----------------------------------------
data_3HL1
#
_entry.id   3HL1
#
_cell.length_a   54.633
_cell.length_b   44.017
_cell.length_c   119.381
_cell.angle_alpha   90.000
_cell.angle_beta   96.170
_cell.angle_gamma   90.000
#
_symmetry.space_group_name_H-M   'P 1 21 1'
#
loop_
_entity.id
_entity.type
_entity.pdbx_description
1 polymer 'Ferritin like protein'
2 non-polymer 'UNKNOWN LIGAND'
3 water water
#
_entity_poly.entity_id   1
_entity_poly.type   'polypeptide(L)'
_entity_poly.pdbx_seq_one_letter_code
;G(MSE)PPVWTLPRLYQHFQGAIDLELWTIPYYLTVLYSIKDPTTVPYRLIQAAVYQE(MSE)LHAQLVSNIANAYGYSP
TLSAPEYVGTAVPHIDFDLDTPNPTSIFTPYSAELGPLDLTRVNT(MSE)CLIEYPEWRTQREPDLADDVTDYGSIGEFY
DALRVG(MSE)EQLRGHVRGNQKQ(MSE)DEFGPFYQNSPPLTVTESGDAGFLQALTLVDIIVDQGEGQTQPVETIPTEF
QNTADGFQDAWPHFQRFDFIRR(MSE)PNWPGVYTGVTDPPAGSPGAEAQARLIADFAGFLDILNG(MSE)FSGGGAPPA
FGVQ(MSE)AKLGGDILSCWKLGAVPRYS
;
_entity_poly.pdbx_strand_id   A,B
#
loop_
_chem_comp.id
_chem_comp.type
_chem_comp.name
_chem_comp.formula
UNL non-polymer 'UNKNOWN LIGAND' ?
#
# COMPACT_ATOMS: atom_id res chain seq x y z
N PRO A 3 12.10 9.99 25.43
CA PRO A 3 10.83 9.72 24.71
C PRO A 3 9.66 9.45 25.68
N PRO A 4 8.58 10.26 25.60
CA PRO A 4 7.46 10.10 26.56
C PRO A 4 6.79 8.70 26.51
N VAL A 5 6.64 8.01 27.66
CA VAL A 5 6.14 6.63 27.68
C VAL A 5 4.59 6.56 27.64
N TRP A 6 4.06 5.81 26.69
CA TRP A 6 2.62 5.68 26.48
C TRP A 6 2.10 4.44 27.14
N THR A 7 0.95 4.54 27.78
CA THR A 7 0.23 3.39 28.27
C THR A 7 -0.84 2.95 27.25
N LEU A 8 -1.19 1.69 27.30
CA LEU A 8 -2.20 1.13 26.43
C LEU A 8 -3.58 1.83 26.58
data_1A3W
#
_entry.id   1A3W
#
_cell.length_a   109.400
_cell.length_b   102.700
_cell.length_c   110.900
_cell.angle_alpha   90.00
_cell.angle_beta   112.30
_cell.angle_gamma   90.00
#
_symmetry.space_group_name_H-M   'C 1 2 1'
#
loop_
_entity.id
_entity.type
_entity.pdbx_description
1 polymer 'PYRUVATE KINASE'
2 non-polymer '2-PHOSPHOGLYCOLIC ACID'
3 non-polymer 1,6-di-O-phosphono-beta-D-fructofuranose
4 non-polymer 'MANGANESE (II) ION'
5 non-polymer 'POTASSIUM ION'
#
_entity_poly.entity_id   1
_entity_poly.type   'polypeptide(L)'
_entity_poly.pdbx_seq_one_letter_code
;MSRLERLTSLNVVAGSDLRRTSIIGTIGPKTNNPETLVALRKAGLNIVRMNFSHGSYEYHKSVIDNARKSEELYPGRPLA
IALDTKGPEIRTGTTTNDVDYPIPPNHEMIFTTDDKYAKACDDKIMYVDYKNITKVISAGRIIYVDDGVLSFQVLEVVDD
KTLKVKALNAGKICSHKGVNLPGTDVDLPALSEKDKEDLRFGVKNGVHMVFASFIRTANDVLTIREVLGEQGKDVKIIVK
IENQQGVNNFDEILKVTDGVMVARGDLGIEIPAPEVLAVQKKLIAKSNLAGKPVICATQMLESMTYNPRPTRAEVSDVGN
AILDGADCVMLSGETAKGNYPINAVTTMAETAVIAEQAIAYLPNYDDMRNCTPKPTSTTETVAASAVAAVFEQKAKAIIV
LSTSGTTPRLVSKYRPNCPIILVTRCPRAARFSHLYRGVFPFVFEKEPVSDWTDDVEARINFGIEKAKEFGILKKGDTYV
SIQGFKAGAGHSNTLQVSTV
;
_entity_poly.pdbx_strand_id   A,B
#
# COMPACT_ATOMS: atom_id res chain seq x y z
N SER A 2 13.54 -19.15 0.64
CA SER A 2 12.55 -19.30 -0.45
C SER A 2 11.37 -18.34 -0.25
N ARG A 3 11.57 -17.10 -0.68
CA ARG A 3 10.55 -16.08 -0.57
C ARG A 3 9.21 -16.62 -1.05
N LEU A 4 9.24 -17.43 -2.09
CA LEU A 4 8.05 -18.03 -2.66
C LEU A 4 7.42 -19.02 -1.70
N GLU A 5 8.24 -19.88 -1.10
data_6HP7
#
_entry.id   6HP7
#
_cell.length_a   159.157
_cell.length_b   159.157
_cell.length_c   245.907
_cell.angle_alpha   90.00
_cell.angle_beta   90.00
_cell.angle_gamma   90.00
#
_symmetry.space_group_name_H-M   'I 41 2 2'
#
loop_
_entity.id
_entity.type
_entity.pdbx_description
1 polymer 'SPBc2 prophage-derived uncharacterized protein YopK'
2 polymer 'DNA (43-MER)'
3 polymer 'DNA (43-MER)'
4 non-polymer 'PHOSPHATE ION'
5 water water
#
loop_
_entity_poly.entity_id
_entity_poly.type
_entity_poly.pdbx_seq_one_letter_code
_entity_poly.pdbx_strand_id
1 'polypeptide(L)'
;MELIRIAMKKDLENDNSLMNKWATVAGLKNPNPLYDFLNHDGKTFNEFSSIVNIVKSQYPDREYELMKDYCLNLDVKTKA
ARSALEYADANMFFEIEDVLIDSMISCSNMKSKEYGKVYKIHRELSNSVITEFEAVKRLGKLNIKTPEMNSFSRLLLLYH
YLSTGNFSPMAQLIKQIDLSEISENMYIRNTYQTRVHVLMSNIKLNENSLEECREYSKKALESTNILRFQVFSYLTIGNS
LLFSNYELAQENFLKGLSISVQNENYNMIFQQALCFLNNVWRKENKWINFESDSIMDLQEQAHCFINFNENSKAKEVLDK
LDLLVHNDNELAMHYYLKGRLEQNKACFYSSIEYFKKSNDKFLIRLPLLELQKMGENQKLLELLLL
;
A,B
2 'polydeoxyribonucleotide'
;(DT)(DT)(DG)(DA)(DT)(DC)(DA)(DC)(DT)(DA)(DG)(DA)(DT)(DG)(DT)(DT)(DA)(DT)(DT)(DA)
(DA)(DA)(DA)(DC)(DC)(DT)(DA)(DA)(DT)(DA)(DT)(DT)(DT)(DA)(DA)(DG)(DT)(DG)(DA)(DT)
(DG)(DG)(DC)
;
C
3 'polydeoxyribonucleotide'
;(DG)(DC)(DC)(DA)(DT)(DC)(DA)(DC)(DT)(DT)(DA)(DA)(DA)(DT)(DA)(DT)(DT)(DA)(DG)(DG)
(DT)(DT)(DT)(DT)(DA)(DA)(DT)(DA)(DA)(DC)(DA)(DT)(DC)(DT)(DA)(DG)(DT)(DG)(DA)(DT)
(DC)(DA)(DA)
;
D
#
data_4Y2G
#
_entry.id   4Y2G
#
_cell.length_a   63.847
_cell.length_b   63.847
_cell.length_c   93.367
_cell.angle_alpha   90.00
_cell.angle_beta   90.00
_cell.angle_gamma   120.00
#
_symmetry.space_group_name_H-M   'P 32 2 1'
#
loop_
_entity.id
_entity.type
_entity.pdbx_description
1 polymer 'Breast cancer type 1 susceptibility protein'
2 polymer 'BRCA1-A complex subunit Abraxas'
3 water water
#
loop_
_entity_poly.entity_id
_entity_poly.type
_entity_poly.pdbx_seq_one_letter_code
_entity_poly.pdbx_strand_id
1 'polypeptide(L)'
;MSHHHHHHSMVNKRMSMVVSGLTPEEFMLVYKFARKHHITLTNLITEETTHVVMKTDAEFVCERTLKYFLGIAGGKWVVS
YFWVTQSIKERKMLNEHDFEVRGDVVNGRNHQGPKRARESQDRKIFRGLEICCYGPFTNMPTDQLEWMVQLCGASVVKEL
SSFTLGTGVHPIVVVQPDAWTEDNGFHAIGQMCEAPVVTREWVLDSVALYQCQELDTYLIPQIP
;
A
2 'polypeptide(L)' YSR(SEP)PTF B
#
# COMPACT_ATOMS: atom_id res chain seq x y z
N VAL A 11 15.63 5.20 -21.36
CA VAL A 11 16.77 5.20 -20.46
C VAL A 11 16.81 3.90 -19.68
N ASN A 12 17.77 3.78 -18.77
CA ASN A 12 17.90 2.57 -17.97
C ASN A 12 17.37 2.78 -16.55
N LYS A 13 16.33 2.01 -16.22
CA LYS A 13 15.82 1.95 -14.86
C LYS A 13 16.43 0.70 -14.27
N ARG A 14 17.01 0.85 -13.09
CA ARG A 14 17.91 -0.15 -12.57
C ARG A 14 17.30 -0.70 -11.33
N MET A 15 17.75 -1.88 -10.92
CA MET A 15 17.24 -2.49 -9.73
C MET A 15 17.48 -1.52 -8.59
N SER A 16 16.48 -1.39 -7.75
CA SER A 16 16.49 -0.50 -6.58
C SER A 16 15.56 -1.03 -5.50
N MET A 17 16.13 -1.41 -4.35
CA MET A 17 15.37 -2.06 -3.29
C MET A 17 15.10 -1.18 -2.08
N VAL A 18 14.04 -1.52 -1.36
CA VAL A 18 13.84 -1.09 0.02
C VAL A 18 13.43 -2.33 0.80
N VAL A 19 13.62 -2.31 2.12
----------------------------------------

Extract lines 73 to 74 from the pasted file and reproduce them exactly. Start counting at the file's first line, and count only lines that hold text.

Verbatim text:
_entity.id
_entity.type